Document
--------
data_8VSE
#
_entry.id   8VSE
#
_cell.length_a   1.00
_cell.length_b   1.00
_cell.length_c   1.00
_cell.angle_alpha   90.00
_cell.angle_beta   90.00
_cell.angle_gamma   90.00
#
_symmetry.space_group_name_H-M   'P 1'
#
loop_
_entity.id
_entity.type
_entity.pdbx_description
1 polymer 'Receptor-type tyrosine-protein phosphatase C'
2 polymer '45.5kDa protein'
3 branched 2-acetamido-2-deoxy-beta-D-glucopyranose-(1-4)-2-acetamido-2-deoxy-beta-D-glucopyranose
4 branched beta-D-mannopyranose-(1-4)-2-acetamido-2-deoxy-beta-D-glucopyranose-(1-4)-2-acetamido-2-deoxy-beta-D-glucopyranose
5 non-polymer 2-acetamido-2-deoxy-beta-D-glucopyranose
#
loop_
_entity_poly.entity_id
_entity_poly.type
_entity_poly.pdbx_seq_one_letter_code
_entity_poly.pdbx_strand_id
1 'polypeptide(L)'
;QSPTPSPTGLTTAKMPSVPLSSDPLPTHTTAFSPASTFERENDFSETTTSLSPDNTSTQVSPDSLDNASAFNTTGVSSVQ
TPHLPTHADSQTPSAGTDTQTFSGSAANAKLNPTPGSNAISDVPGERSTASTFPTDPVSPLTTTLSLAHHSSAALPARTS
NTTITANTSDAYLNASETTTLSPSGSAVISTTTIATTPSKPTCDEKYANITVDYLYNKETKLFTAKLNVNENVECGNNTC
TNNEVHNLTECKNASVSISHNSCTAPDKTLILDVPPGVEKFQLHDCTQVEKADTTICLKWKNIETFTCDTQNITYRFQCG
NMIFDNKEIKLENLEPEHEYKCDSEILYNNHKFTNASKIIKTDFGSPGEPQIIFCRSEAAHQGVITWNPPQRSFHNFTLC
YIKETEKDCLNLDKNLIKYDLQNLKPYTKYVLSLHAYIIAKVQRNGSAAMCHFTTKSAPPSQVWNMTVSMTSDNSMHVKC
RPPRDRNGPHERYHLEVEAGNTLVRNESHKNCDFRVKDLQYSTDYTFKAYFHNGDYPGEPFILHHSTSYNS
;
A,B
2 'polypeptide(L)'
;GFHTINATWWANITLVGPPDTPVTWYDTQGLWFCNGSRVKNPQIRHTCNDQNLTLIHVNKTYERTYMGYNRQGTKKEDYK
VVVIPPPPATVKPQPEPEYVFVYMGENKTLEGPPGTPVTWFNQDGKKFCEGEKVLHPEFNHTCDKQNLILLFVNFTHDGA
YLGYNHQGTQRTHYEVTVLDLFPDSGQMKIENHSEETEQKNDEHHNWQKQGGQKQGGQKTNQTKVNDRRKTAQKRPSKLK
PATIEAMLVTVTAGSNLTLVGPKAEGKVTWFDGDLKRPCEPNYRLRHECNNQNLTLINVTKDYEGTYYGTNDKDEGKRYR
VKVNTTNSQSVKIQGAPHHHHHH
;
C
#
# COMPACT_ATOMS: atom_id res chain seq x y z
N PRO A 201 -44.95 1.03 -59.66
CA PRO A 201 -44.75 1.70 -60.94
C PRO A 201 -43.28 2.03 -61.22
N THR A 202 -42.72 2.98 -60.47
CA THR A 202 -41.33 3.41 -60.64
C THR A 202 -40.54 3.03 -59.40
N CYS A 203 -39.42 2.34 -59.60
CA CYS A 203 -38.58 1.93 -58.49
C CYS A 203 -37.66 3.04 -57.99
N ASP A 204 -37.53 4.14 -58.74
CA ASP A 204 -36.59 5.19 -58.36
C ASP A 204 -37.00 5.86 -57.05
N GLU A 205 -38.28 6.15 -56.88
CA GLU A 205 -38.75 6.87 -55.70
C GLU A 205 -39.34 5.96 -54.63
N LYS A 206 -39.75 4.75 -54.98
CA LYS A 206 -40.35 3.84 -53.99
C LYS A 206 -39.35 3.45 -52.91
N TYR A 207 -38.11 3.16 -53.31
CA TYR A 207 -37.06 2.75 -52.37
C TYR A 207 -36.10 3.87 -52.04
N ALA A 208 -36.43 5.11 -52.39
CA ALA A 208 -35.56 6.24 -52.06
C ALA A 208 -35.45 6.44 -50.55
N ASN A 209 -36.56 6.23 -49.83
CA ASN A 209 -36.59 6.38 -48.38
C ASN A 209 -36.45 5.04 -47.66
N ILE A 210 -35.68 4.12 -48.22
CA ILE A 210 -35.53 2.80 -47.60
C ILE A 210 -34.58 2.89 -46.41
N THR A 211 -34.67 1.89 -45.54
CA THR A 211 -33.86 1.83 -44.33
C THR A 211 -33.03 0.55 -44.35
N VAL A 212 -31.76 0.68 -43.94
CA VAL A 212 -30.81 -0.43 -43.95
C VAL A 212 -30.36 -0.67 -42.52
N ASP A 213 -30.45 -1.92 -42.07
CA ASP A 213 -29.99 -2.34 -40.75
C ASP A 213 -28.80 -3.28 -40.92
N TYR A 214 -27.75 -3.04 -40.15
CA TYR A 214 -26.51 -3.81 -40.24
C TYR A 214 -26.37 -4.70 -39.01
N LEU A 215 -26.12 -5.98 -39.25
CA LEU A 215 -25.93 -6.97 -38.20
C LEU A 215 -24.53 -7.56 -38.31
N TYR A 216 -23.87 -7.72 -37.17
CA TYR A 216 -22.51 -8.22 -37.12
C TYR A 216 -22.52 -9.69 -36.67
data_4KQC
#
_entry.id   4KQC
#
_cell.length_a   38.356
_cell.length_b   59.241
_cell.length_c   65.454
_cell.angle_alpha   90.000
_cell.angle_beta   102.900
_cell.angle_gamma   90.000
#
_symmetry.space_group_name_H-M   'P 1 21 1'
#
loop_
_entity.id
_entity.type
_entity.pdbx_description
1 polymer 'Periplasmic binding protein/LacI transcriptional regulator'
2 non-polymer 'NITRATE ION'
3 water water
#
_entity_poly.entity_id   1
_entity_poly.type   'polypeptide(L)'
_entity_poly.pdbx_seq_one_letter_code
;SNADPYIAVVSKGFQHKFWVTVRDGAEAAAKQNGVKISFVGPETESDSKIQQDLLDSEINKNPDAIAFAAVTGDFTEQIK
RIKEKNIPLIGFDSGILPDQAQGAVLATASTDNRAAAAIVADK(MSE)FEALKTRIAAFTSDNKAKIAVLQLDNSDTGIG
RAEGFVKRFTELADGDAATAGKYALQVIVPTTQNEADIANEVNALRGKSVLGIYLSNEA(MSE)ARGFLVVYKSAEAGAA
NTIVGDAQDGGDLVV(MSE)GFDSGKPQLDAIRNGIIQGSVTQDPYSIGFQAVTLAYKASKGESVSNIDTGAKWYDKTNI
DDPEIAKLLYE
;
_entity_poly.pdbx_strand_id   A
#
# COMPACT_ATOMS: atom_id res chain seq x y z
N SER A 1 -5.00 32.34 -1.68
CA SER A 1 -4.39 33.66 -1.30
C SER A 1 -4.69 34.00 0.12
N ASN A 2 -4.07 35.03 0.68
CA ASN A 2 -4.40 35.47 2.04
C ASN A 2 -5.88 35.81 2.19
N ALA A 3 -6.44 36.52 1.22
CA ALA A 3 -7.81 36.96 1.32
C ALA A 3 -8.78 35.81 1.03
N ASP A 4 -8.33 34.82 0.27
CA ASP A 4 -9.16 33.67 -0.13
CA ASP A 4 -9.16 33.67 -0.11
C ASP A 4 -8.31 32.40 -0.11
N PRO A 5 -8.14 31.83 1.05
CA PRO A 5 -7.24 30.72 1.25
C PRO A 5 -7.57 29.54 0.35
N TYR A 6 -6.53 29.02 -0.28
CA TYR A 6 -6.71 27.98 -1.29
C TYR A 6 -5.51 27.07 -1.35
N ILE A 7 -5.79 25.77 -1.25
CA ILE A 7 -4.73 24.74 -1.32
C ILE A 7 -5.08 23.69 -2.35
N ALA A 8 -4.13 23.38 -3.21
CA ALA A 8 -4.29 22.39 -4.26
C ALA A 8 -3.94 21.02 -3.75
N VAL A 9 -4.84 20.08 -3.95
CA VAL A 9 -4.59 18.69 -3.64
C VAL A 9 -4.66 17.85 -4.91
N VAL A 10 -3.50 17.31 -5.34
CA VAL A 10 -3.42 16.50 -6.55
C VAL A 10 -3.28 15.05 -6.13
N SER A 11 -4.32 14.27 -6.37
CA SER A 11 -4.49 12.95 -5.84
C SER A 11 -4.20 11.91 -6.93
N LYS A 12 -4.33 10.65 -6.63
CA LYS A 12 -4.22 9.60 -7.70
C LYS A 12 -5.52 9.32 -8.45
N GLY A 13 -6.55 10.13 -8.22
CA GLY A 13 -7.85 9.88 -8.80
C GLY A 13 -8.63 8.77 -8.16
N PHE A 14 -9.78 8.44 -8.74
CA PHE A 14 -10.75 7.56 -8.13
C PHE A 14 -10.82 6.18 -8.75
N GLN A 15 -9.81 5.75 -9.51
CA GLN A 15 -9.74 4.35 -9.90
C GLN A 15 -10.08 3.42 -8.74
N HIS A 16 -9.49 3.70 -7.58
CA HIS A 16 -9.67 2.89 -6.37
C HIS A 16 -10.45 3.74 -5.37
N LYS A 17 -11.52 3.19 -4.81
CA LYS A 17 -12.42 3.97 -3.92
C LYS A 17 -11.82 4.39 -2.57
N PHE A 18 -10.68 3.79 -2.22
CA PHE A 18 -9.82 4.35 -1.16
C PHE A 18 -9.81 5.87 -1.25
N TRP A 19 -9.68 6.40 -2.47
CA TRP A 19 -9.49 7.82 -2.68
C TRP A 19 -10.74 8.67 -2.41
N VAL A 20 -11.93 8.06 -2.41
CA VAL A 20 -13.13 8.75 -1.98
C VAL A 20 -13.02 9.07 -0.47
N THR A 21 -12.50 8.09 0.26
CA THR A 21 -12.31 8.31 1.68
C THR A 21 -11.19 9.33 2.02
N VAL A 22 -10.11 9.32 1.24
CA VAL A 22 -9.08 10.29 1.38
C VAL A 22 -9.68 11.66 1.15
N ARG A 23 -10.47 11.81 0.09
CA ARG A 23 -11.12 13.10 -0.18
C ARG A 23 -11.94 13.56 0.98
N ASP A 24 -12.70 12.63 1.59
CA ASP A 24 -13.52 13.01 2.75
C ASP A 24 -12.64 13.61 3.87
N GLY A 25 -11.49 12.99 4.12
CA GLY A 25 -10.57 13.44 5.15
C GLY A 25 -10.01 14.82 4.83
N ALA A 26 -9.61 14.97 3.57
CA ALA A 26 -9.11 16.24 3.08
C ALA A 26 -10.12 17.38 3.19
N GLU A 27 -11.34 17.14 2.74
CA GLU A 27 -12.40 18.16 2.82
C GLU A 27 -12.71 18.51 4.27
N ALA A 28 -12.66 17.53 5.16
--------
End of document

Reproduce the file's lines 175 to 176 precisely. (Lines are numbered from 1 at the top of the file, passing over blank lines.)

C GLN A 15 -10.08 3.42 -8.74
N HIS A 16 -9.49 3.70 -7.58